Submitted by Sarah, teen reviewer:
[Summary from the publisher] Radley’s parents had warned her that all hell would break loose if the
American People's Party took power. And now, with the president
assassinated and the government cracking down on citizens, the news is
filled with images of vigilante groups, frenzied looting, and police
raids. It seems as if all hell has broken loose. Coming
back from volunteering abroad, Radley just wants to get home to Vermont,
and the comfort and safety of her parents. Travel restrictions and
delays are worse than ever, and by the time Radley’s plane lands in New
Hampshire, she’s been traveling for over twenty-four hours. Exhausted,
she heads outside to find her parents—who always come, day or night, no
matter when or where she lands—aren’t there. Her cell phone is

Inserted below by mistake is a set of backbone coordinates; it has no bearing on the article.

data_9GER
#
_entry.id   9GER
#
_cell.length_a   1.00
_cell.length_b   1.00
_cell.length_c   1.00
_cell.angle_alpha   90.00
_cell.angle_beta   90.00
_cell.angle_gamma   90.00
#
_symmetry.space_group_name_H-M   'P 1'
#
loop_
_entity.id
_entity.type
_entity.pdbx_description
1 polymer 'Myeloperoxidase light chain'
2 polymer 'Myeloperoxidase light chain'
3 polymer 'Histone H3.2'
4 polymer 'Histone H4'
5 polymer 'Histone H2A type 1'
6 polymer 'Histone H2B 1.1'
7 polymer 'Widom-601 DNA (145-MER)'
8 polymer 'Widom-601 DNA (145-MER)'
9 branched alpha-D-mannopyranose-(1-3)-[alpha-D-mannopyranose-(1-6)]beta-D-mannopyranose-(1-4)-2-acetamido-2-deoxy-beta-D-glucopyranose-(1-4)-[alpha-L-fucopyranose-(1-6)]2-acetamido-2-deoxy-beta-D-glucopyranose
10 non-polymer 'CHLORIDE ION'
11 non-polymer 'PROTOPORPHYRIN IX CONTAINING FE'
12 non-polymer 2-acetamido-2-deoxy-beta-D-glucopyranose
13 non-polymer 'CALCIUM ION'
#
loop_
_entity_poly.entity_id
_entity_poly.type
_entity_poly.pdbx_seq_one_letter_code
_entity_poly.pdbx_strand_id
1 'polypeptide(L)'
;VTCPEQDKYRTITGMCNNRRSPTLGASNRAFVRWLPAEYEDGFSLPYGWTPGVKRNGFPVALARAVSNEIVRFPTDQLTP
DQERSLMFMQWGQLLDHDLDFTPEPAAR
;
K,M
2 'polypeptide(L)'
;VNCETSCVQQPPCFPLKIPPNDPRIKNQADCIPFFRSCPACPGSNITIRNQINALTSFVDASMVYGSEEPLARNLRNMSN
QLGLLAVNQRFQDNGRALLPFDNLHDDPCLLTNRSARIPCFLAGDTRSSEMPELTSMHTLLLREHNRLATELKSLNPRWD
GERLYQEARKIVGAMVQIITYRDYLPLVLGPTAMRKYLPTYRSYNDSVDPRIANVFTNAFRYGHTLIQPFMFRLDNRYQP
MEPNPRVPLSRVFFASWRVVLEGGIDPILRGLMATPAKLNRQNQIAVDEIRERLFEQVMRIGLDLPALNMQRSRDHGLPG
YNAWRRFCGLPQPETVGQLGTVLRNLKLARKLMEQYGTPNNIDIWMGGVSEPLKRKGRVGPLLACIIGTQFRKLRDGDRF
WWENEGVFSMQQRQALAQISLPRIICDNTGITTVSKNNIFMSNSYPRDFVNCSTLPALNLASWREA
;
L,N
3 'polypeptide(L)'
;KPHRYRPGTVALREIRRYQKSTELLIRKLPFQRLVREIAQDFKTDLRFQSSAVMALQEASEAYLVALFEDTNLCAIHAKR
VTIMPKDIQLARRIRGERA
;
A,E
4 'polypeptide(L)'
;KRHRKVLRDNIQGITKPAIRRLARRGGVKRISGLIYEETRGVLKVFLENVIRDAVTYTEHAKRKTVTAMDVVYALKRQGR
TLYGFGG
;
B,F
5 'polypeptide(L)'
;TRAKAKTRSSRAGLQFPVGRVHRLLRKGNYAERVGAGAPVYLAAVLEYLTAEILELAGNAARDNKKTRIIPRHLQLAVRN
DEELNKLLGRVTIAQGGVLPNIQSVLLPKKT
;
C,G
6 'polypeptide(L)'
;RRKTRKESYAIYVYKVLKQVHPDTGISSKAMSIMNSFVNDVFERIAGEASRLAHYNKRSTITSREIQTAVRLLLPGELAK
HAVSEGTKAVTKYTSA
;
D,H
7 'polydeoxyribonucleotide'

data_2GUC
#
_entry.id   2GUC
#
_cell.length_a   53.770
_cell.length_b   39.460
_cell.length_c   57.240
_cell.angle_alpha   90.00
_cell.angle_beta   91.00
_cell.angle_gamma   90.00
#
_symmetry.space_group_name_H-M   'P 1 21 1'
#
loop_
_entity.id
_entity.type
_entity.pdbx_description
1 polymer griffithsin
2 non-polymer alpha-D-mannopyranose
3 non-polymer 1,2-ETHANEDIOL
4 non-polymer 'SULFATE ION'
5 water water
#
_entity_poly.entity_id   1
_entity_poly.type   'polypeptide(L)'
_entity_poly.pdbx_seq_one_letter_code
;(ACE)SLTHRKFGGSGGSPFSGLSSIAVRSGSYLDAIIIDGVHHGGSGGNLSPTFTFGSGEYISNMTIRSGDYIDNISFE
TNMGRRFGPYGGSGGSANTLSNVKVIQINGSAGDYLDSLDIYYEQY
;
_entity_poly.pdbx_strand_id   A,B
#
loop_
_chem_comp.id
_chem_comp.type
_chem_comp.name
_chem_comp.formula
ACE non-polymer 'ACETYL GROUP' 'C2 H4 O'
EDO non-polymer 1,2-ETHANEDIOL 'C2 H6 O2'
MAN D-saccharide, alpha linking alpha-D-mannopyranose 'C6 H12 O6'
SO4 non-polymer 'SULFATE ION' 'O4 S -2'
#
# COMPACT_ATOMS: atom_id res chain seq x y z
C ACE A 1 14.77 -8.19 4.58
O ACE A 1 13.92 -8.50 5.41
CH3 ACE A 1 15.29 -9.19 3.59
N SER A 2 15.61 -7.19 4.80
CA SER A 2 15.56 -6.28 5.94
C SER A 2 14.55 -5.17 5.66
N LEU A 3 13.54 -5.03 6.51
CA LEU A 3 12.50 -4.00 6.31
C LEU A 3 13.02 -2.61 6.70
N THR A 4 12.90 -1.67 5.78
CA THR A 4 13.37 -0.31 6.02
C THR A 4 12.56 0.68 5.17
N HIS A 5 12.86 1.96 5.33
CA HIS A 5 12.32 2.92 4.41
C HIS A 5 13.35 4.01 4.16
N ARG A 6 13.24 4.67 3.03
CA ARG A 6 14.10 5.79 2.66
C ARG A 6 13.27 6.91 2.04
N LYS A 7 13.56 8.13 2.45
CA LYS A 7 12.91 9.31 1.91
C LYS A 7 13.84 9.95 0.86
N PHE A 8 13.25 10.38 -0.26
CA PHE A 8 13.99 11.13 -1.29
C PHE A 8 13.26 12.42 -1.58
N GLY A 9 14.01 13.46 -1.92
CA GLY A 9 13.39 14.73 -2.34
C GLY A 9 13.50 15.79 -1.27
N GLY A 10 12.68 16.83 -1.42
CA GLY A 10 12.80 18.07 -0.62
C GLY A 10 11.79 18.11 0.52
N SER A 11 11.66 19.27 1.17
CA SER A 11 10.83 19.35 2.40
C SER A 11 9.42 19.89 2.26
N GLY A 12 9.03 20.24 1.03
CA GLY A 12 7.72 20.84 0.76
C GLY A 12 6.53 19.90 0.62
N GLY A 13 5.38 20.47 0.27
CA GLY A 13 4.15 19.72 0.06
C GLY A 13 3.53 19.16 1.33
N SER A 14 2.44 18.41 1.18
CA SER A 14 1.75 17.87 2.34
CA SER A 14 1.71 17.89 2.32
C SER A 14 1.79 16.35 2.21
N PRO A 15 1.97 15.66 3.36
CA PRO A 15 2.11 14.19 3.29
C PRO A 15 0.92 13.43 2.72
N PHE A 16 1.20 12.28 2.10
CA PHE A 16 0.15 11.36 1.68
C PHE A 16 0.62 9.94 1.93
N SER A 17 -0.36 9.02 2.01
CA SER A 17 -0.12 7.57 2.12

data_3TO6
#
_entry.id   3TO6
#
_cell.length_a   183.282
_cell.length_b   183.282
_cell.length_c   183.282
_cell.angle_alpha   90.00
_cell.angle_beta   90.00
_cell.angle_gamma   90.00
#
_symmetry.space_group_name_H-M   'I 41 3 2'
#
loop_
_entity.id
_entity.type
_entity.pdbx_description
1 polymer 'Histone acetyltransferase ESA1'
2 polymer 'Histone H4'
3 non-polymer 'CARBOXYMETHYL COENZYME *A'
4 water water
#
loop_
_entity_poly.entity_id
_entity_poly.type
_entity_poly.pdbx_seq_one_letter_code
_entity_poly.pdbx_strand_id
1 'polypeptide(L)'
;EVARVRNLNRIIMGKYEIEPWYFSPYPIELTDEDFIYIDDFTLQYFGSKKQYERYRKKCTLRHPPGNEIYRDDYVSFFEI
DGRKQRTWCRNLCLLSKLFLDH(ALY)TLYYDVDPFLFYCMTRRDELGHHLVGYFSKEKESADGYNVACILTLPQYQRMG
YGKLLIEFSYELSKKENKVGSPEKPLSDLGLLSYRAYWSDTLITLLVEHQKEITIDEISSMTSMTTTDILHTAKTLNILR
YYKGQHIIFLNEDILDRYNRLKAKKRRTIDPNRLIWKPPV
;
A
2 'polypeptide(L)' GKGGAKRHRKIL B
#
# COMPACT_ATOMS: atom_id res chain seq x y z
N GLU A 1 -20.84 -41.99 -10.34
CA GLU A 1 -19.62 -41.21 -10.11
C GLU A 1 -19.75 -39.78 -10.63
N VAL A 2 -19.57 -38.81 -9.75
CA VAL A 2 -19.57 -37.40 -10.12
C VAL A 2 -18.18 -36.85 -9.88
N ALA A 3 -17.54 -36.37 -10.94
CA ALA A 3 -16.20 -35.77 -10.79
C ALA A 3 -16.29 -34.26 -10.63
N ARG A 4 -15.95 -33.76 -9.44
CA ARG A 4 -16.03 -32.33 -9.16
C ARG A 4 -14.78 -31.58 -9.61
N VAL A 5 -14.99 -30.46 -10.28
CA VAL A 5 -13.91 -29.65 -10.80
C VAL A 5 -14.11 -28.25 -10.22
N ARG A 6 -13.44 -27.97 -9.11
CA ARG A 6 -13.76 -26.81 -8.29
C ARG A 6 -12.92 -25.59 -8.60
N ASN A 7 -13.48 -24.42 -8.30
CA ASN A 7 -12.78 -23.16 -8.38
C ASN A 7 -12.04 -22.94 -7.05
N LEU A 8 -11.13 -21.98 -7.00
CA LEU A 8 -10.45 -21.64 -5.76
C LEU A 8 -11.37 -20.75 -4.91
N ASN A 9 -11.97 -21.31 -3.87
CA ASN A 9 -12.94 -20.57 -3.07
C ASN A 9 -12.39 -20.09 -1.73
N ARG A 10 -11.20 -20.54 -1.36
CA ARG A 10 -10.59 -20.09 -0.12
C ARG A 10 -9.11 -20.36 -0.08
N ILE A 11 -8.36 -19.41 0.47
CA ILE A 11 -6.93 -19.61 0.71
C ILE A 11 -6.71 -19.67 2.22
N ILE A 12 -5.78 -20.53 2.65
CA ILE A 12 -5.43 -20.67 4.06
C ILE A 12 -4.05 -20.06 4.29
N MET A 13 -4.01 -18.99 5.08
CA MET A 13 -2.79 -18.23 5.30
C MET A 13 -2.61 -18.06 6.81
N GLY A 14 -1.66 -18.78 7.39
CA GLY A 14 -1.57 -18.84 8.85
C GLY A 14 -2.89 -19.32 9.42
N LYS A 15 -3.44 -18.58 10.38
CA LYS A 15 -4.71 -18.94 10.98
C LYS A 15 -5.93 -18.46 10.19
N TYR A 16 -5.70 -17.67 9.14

dead, her credit cards are worthless, and she doesn’t have the proper
travel papers to cross state lines. Out of money and options, Radley
starts walking. . . .
From Sarah: Safekeeping is a good book. The main character, Radley, is surprisingly realistic, except that she seems to be well versed in survival skills... which some people, well, weren't. About a third of the way through the book she meets Celia, a quiet, moody person with a dark back story. Like I said, this is a good book but it has some flaws, like how it skips at random times. For example, it might jump from having a good time at a river to days ahead, when Celia reveals her dark back story. Even with that, it is a good book and I would give it a 7 out of 10.
Safekeeping will be available in stores September 18, 2012.